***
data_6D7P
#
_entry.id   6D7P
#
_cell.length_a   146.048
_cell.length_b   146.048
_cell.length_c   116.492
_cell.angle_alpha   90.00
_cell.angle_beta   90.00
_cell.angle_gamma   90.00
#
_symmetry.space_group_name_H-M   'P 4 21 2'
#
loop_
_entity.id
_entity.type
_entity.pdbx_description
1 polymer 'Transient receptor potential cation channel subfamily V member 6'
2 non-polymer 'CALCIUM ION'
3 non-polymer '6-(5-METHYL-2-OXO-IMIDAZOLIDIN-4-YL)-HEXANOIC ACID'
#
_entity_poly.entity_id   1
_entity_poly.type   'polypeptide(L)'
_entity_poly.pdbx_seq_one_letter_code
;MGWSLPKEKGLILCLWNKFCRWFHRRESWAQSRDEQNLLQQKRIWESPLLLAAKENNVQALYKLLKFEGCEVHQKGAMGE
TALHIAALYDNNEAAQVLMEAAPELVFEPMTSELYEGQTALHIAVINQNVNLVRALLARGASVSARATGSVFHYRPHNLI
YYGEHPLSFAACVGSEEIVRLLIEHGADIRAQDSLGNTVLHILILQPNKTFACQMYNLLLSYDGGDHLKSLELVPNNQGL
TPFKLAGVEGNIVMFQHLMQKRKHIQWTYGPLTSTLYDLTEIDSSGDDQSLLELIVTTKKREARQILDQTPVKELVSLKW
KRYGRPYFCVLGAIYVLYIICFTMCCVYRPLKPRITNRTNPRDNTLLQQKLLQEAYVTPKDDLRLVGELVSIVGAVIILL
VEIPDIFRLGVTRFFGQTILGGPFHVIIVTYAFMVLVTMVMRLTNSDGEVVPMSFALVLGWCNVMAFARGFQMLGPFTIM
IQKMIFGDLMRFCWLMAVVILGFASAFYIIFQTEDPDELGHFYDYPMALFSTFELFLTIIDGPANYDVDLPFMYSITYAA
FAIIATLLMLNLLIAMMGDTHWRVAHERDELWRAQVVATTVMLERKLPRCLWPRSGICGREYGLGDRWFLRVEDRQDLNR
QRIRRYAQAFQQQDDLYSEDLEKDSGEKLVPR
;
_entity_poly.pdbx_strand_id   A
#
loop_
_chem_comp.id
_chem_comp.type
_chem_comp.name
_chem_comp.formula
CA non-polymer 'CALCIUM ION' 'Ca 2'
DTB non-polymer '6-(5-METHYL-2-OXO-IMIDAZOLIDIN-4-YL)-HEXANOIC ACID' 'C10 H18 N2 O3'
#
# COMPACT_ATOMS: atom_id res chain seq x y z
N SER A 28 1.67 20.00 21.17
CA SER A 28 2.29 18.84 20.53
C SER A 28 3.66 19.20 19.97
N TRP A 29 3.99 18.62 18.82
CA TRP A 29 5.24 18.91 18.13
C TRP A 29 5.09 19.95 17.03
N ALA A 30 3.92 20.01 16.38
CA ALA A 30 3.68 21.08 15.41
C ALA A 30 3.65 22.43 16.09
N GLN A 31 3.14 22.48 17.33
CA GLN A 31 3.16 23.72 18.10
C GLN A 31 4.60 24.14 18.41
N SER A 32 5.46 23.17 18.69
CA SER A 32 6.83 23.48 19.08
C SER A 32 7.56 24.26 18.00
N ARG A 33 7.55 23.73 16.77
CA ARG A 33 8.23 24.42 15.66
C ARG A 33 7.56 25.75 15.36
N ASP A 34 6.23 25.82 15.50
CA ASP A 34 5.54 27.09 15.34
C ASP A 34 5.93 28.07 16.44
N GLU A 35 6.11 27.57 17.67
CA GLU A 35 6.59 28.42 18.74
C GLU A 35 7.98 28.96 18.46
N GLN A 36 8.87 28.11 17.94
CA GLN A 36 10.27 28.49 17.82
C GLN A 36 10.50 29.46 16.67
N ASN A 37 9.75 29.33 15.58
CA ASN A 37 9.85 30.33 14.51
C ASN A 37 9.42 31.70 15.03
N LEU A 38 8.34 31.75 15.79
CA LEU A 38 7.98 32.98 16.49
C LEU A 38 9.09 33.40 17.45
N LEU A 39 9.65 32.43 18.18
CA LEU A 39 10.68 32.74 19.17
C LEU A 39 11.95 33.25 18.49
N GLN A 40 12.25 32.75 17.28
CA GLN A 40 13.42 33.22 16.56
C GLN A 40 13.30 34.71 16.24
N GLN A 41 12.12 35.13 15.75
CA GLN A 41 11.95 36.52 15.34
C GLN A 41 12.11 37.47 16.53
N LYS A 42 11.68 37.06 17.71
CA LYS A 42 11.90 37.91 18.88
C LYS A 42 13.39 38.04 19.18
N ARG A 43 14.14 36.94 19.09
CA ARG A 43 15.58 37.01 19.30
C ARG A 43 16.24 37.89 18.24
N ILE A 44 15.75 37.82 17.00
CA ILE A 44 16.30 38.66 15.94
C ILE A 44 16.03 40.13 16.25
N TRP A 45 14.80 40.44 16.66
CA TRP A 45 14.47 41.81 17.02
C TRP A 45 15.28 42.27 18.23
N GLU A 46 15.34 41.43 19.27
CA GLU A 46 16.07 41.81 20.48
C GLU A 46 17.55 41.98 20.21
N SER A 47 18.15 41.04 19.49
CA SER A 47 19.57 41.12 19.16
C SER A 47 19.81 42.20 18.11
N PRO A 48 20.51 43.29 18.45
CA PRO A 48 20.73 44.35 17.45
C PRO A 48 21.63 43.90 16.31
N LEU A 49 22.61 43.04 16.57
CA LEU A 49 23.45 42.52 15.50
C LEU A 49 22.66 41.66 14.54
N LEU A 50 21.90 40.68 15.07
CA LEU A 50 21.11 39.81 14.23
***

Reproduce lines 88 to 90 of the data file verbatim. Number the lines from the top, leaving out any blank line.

N LYS A 42 11.68 37.06 17.71
CA LYS A 42 11.90 37.91 18.88
C LYS A 42 13.39 38.04 19.18